# A riddle on the ‘Law’ of Excluded Middle

A medieval riddle that exposes the false axiom embedded in the ‘Law’ of Excluded Middle.

Aidan Rocke https://github.com/AidanRocke
09-30-2022

## A riddle on the ‘Law’ of Excluded Middle:

On Mt Olympus, Zeus turns a lamp on. After half a minute, he switches it off. A quarter of a minute later, he switches it on…ad infinitum.

Let’s suppose we represent the on state by +1 and the off state by -1. Given that:

$\begin{equation} \frac{1}{2}+\frac{1}{4}+\frac{1}{8}+... = 1 \tag{1} \end{equation}$

at the end of one minute is the lamp on or off?

## Grandi’s series:

The infinite series:

$\begin{equation} \sum_{n=0}^{\infty} (-1)^n \tag{2} \end{equation}$

has no definite value but given that the partial sum:

$\begin{equation} S_N = \sum_{n=0}^N (-1)^n \tag{3} \end{equation}$

equals $$1$$ when $$N$$ is even and $$0$$ when $$N$$ is odd, we may intuit that its sum should be $$\frac{1}{2}$$.

This may be made precise using the method of Césaro summation.

## Césaro summation:

Let $$\big(a_n\big)_{n=1}^{\infty}$$ be a sequence, and let:

$\begin{equation} S_N = \sum_{n=1}^N a_n \tag{4} \end{equation}$

be its Nth partial sum.

The sequence $$(a_n)$$ is called Césaro summable, with Césaro sum $$A \in \mathbb{R}$$, if as $$n \to \infty$$ the arithmetic mean of its first $$n$$ partial sums $$s_1,s_2,...,s_n$$ tends to $$A$$:

$\begin{equation} \lim_{N \to \infty} \frac{1}{N} \sum_{n=1}^N s_n = A \tag{5} \end{equation}$

The resulting value is called the Césaro sum, and may be understood from a frequentist perspective as an expectation.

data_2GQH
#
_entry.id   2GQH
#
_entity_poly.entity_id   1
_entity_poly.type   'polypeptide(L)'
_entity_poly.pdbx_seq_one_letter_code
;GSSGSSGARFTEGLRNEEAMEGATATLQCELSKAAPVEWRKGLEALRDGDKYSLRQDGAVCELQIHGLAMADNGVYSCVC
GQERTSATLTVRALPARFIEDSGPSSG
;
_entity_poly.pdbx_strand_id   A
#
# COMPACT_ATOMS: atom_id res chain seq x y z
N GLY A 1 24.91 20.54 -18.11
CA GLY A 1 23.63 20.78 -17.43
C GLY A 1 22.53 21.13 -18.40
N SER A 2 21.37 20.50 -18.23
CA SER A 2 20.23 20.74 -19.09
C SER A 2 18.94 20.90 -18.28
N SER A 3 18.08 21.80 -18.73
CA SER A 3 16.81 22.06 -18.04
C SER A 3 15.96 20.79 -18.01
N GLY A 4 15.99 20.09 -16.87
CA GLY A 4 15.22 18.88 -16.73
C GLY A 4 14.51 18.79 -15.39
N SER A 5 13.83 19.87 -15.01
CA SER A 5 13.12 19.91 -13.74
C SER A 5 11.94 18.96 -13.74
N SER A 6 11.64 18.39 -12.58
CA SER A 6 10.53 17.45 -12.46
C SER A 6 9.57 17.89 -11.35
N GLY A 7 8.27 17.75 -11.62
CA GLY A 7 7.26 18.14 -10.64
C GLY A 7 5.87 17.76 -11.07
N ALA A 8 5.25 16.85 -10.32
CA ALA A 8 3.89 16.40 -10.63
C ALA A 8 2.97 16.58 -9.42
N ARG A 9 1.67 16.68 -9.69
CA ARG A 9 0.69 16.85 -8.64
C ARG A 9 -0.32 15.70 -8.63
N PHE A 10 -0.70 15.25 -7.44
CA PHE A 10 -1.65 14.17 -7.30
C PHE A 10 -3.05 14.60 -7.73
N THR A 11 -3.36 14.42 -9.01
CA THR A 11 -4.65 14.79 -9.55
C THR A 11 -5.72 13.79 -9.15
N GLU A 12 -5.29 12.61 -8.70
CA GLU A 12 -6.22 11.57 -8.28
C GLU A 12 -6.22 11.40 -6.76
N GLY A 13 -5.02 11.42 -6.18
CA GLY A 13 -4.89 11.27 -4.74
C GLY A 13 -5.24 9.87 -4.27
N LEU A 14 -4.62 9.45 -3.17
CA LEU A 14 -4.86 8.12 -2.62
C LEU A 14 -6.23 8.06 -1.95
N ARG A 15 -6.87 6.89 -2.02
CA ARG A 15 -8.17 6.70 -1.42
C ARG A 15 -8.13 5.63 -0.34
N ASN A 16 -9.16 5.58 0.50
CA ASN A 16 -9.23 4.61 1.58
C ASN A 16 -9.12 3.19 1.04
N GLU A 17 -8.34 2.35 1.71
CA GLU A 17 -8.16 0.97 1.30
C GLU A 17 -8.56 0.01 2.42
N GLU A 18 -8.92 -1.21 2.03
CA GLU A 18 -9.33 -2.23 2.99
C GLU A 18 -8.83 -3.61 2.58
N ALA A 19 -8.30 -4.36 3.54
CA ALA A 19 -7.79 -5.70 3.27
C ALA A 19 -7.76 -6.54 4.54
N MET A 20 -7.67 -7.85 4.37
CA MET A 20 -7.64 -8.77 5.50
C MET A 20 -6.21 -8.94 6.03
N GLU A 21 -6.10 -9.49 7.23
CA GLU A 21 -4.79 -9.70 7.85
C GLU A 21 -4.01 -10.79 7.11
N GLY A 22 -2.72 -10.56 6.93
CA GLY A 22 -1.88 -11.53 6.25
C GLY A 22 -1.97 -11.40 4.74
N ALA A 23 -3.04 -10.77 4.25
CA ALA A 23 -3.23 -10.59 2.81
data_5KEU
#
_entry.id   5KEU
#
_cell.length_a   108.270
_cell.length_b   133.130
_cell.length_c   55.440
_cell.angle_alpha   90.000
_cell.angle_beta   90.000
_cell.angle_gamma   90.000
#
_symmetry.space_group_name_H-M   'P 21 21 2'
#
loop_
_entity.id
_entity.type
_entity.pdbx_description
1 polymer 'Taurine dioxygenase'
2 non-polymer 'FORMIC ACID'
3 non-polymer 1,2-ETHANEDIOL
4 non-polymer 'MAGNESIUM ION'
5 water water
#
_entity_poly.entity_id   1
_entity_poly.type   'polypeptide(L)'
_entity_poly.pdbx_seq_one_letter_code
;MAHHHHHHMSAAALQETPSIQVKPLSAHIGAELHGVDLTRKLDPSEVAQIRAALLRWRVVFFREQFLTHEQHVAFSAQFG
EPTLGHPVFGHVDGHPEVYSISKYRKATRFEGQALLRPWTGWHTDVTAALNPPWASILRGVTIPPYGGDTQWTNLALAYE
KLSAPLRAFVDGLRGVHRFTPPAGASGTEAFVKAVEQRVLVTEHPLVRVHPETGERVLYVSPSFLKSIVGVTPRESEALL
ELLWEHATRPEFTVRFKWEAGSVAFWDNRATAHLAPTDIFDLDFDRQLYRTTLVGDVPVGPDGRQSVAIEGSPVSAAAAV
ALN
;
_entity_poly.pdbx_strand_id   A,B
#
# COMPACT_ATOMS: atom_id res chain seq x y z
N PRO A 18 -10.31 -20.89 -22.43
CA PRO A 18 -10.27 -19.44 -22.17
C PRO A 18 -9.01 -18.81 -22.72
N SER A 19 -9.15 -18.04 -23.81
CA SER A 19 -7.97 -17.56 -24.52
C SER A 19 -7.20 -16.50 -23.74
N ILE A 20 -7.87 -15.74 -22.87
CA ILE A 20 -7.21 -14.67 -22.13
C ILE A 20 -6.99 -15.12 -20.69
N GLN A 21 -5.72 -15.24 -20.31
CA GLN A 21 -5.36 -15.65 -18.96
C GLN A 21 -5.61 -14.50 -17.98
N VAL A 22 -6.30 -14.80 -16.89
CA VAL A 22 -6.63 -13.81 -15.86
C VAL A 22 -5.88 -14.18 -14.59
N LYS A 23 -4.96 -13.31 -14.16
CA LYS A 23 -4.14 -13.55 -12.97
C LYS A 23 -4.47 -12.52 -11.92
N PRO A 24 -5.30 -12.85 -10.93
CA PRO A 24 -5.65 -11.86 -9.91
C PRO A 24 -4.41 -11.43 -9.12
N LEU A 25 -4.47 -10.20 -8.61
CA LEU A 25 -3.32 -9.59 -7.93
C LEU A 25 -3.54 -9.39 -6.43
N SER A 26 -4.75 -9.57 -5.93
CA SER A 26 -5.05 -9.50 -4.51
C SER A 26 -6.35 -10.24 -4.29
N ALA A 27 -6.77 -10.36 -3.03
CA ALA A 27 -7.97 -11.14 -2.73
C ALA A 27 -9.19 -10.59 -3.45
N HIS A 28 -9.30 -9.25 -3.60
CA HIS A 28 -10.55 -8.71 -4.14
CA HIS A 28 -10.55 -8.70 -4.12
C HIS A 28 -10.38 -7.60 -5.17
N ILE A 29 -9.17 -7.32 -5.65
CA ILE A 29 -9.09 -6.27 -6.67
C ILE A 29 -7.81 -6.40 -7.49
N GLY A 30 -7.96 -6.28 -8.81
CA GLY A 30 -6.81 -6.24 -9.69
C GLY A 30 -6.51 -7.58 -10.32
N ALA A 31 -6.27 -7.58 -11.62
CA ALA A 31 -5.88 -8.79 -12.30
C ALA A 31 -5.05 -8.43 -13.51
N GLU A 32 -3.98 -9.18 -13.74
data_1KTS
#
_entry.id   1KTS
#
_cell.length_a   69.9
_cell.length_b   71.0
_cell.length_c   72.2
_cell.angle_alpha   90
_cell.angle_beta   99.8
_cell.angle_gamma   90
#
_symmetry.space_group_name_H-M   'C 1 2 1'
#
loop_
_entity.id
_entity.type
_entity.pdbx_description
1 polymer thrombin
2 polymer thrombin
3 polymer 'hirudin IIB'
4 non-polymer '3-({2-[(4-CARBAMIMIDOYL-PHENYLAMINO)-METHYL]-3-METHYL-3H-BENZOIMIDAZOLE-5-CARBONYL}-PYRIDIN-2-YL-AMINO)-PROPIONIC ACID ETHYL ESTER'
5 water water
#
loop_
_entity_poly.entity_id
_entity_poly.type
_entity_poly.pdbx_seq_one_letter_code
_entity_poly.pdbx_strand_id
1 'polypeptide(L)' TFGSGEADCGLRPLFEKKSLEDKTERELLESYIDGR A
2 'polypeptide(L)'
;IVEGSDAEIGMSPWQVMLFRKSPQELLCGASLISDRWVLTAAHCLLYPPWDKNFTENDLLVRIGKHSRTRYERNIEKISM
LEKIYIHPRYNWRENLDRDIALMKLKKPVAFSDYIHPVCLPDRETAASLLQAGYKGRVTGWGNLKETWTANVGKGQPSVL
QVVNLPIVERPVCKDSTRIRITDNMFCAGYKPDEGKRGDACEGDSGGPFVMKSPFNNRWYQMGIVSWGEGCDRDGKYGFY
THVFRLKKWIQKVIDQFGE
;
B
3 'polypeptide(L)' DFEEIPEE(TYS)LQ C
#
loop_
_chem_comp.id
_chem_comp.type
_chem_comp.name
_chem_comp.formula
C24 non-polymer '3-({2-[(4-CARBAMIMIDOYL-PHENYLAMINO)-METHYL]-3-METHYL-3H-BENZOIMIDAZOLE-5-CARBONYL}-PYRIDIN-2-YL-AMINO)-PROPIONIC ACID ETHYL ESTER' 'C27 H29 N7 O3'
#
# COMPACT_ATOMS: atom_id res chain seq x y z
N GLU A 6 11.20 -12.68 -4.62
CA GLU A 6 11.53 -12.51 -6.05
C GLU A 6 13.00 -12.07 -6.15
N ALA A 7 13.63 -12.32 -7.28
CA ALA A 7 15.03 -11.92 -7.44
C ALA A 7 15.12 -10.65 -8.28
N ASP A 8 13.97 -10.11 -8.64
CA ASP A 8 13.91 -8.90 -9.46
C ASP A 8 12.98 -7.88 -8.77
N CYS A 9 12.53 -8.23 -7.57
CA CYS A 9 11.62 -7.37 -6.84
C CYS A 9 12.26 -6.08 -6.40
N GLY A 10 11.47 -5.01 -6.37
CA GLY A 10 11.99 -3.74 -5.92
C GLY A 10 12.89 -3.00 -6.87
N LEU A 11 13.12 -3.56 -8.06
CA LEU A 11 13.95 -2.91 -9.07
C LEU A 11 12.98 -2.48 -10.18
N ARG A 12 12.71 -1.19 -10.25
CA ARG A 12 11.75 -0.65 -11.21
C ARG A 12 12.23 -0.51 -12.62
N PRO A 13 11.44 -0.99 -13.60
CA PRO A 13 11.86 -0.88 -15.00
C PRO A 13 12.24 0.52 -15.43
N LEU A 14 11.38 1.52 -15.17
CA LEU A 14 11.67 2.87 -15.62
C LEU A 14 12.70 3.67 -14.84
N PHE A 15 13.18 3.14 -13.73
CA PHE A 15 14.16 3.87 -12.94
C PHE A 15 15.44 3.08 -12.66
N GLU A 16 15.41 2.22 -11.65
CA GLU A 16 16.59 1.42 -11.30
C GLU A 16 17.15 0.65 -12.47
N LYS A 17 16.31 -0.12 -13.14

## Geometric series and analytic continuity:

For $$z \in \mathbb{C}$$, we may consider the geometric series:

$\begin{equation} f(z) = \sum_{n=0}^{\infty} z^n \tag{6} \end{equation}$

which is analytic in $$D = \{z \in \mathbb{C} \big\lvert \lvert z \rvert < 1 \}$$ and satisfies the functional equation:

$\begin{equation} f - z \cdot f = 1 \tag{7} \end{equation}$

Solving for $$f$$ allows us to analytically continue the geometric series:

$\begin{equation} \forall z \in \mathbb{C} \setminus \{1\}, f(z) = \frac{1}{1-z} \tag{8} \end{equation}$

which is analytic on $$z \in \mathbb{C} \setminus \{1\}$$.

It follows that:

$\begin{equation} \sum_{n=0}^{\infty} (-1)^n = \frac{1}{1-(-1)} = \frac{1}{2} \tag{9} \end{equation}$

## Leibniz’ probabilistic argument:

Leibniz noted that for any $$N \geq 1$$,

$\begin{equation} P(\sum_{n=0}^N (-1)^n =1) = P(\sum_{n=0}^N (-1)^n = 0) = \frac{1}{2} \tag{10} \end{equation}$

and therefore:

$\begin{equation} \lim_{N \to \infty} \mathbb{E}\big[\sum_{n=0}^N (-1)^n \big] = \frac{1}{2} \tag{11} \end{equation}$

which is equivalent to the method of Césaro summation. The reason why the two methods agree is due to the existence and uniqueness of analytic continuity.

## Conclusion:

This riddle is actually an effective introduction to Quantum Probability theory and Ramanujan summation. We never observe a superposition of Quantum States, only expected values because a deterministic Universe only allows for well-defined measurements.

What you can’t measure, you can’t understand and we live in a comprehensible Universe. One where Occam’s razor is applicable.

### Citation

Rocke (2022, Sept. 30). Kepler Lounge: A riddle on the 'Law' of Excluded Middle. Retrieved from keplerlounge.com
@misc{rocke2022a,
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